My brother's Letter to you, after he has mentioned his visits to the two sick Baronets, is that of a man who shows you genteelly, and politely, that he is sensible he has a pretty trifler to deal with. I wish you would square your conduct, by what you must imagine a man of his sense would think of you. I should be too proud a minx, in your case, to owe obligation to my man for bearing with me—Spare me, spare me, Harriet! I have hit myself a terrible box o' the ear. But we can find faults in others, which we will not allow to be such in ourselves—But here is the difference between your conduct now, and what mine was. I knew I was wrong, and resolved one day to amend. You think yourself right, and, while you so think, will hardly ever mend, till your man ties you down to good behaviour.

Jeronymo's Letter! O the next to divine Clementina! Indeed, Harriet, I think she out-soars you. I adore her. But will she be prevailed upon to marry?—She will!—If she does—Then—But, dear Soul!—Pressed as she is—Having refused, instead of being refused, the beloved of her heart, she will still be greater than any of her Sex, if she does; the man proposed, so unexceptionable; so tenderly loving her, in the height of her calamity, as well as in her prosperity!—Gratitude to him, as well as Duty to her parents; parents so indulgent as they have always been to her; will incline her to marry. May she be happy! I am pleased with your solicitude for her happiness.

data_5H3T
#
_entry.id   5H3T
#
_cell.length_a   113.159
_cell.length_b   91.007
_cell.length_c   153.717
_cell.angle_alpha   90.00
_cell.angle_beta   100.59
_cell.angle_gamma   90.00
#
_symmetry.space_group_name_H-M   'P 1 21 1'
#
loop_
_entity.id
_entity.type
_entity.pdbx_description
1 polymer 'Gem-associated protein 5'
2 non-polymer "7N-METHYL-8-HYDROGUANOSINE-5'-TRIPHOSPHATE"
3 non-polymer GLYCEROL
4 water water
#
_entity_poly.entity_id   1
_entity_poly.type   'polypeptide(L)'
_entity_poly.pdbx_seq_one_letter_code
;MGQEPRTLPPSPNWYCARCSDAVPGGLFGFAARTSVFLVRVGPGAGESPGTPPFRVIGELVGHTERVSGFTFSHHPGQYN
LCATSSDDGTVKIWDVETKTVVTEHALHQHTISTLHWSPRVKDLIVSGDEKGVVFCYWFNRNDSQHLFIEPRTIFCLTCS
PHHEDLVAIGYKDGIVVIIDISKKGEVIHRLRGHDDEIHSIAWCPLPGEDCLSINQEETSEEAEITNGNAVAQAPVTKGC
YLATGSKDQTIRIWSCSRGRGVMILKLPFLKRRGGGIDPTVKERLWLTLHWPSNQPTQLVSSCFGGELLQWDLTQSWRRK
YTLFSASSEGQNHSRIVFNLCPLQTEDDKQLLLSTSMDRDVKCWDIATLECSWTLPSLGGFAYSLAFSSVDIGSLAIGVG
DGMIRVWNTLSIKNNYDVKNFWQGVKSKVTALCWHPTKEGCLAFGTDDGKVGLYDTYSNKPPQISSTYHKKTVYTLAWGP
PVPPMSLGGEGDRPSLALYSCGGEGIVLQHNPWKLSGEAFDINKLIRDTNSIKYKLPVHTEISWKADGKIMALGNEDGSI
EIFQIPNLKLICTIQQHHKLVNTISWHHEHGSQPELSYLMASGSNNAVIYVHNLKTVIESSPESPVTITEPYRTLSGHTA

I like your answer to my brother: A good and well-deserved resignation. Let's see how you keep to it.

You do keep to it—as I expected—Ah, Harriet! you are quite a girl, sometimes; tho', at others, more than woman! 'Will he not ask leave to come down?' Fine resignation!—'Will he not write, first?'—Yes, yes, he will do every-thing he ought to do. Look to your own behaviour, child; don't fear but his will be all as it should be. As to your finery, how now, Harriet! Are you to direct every-thing; yet pretend to ask advice? Be contented that every-thing is done for you of this sort, and learn to be humble. Sure we that have passed the Rubicon, are not to be directed by you, who never came in sight of the river. But you, maidens, are poor, proud, pragmatical mortals. You profess ignorance; but in heart imagine you are at the tip-top of your wisdom.

But here you come with your horrid fears again. Would to the Lord the Day were over; and you and my brother were—Upon my life—you are a—But I won't call you names.